—Claire, Claire, Claire. What are we going to do with you?
—What are you talking about?
He leaned forward and said more softly, You ever going to get over your mama?
—Christ, Bob. I just told you she shot herself.
—I know. I know. I kinda thought you wanted to let that pass.
—Then why didn’t you?
—Because I started remembering things and the more I remembered the more I realized that you don’t know for shit what you’re doing. You’re just a kid.
—See. That’s a kid’s answer.
She felt cornered. She didn’t like it. Stop bogarting, she said.
He hesitated, then handed the joint to her.
—Sure, toke on up, if that’s what you want.
—What the hell’s the matter with you?
—You’re more stoned than me.
—So what makes you so all high and mighty and righteous?
He let the question hang there between them, then gave a slight grunt. He tilted his head to the ceiling as if he were trying to make his way through the faint haze of smoke drifting there. He closed his eyes. He seemed to be listening to the music.
—I said, what makes you so high and mighty?
I heard you, he said, his eyes still closed.
—You going to answer me?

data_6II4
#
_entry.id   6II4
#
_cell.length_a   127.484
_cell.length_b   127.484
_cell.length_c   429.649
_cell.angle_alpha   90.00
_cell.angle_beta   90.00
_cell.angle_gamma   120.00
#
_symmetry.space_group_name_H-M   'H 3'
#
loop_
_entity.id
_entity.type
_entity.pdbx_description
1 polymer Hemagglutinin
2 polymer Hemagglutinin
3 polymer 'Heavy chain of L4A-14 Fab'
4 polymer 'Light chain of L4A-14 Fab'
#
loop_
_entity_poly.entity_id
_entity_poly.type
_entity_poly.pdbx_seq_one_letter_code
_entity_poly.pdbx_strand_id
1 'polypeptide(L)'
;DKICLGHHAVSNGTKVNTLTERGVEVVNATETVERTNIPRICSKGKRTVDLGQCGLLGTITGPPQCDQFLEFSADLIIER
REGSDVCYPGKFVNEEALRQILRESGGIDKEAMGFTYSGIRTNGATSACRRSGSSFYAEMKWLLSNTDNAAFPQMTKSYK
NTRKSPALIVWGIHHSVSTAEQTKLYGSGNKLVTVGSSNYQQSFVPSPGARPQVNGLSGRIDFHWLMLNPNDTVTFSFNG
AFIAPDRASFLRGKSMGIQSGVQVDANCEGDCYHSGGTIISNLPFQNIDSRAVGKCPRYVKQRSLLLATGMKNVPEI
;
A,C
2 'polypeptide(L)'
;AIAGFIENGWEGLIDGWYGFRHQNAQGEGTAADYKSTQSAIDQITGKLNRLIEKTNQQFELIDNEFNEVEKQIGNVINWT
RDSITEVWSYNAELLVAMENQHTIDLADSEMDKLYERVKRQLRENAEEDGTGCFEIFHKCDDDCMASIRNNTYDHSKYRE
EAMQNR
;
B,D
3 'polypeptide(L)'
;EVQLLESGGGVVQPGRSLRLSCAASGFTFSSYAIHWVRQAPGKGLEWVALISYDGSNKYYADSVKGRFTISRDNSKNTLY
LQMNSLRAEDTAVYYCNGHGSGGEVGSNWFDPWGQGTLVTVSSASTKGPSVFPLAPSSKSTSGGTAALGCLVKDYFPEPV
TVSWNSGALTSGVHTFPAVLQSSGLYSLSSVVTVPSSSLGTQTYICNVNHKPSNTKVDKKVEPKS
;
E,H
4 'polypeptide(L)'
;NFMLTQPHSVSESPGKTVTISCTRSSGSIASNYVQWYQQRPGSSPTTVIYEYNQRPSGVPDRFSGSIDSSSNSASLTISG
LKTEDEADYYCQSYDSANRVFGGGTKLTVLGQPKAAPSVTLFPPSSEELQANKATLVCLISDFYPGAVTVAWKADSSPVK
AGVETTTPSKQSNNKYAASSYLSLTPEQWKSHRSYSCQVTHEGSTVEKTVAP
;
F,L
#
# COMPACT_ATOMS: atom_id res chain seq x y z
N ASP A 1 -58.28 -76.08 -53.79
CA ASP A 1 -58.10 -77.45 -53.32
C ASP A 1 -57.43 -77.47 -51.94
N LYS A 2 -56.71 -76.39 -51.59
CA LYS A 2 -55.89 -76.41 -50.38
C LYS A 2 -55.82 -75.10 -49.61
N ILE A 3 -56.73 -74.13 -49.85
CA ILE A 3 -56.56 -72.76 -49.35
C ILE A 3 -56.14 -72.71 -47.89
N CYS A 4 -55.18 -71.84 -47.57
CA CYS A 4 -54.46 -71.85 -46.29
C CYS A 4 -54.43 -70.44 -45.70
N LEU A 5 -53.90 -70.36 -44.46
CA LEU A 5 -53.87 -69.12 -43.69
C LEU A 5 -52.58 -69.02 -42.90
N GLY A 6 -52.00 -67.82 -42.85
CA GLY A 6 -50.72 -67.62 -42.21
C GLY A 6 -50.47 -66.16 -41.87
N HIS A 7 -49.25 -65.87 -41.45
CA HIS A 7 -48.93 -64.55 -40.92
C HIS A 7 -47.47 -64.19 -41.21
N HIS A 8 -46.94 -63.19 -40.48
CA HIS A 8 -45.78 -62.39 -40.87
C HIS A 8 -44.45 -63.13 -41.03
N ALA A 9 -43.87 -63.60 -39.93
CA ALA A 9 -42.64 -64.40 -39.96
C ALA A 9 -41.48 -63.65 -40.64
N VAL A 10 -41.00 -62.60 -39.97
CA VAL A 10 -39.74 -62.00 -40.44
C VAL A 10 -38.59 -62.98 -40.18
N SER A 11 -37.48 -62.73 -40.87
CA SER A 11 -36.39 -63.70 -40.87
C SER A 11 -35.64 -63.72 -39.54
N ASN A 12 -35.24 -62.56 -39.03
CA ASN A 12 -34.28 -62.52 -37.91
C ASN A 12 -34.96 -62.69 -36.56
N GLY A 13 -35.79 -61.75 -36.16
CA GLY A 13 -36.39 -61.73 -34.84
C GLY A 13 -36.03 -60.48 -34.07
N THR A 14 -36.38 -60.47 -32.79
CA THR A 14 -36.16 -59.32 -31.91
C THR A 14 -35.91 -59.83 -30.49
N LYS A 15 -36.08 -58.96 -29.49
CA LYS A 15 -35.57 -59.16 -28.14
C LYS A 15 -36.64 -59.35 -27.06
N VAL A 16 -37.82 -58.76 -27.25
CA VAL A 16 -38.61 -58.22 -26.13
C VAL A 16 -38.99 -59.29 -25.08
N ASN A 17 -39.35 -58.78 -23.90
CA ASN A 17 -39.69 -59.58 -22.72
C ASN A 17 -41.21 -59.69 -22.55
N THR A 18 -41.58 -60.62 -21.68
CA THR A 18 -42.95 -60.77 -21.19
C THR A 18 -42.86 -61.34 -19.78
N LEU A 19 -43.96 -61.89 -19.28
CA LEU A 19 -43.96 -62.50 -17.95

—I didn’t think it was a question. Just a statement of fact.
He opened one eye. He reminded her of a lizard sunning itself on a branch. He stayed like that, so still she wanted to slap his face.
—Fuck you, Bob.
—Big words for a little girl.
—Shit, you’re such a fucking asshole. You’re as bad as my father.
He opened both eyes.
—Bad as my father, bad as my mother, bad as I wanna be. That’s you all over isn’t it?
—Forget it. You’re fucking high.
—It is good weed. Always get the best.
—Honey, you don’t know what junk is. I know junk, I was a friend of junk, we did a lot of work together.
He started laughing then and this only made her madder. She squashed the joint in the ash tray.
—Hey, I wasn’t through.
—Don’t you believe in the clean air act?
—This is my fuckin’ house, Claire.
—God, you’re such a fucking hypocrite.
Suddenly he stood up. She had this image of a giant Godzilla towering over a city, it just leaped into her mind and she couldn’t shake it. His face seemed leathery and yellowed and ugly and his teeth crooked and his eyes tiny slits as if he could barely open them, and this made his teeth seem larger, almost like fangs. He was snarling something and it frightened her, though his body had grown so swollen and jaundiced now, the LGD tearing away at his muscles, his own cells devouring each other like some cannibalistic tribe high on incestual flesh. And even as he shouted at her she knew it wasn’t her but some piece he’d been writing in his head or even had written before, back in the days when he’d had the energy for performance, teaming with Tim Miller back in L.A. at Highways, in some beginning that was now so long ago he couldn’t quite believe it had ever existed. But he was still shouting, and that was all he had left. There were times he paused, for breath or because she tried to interrupt, but there was no stopping the torrent and this is how she remembered it later, as if she were watching him up on stage, just like the Flip poet pouring out the venom.